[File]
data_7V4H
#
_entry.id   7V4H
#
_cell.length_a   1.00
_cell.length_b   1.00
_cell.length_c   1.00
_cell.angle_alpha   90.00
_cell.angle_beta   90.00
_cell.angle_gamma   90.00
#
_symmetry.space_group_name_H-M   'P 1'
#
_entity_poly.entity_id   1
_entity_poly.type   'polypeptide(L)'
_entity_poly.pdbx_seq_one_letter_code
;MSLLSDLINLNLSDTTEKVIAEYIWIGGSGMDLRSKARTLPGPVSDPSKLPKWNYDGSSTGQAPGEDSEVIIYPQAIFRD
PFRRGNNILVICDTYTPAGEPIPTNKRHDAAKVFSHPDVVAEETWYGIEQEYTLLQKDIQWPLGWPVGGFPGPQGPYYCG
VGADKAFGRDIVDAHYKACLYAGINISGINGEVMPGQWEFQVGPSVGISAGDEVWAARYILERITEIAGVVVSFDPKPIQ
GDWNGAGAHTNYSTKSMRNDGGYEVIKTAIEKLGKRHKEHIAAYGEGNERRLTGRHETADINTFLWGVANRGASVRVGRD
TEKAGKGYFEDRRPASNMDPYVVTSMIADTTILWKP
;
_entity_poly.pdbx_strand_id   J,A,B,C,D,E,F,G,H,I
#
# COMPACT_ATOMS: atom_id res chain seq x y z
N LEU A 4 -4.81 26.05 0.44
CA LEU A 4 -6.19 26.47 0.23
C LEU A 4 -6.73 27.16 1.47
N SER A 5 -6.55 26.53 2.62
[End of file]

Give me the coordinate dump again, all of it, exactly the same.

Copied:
data_7V4H
#
_entry.id   7V4H
#
_cell.length_a   1.00
_cell.length_b   1.00
_cell.length_c   1.00
_cell.angle_alpha   90.00
_cell.angle_beta   90.00
_cell.angle_gamma   90.00
#
_symmetry.space_group_name_H-M   'P 1'
#
_entity_poly.entity_id   1
_entity_poly.type   'polypeptide(L)'
_entity_poly.pdbx_seq_one_letter_code
;MSLLSDLINLNLSDTTEKVIAEYIWIGGSGMDLRSKARTLPGPVSDPSKLPKWNYDGSSTGQAPGEDSEVIIYPQAIFRD
PFRRGNNILVICDTYTPAGEPIPTNKRHDAAKVFSHPDVVAEETWYGIEQEYTLLQKDIQWPLGWPVGGFPGPQGPYYCG
VGADKAFGRDIVDAHYKACLYAGINISGINGEVMPGQWEFQVGPSVGISAGDEVWAARYILERITEIAGVVVSFDPKPIQ
GDWNGAGAHTNYSTKSMRNDGGYEVIKTAIEKLGKRHKEHIAAYGEGNERRLTGRHETADINTFLWGVANRGASVRVGRD
TEKAGKGYFEDRRPASNMDPYVVTSMIADTTILWKP
;
_entity_poly.pdbx_strand_id   J,A,B,C,D,E,F,G,H,I
#
# COMPACT_ATOMS: atom_id res chain seq x y z
N LEU A 4 -4.81 26.05 0.44
CA LEU A 4 -6.19 26.47 0.23
C LEU A 4 -6.73 27.16 1.47
N SER A 5 -6.55 26.53 2.62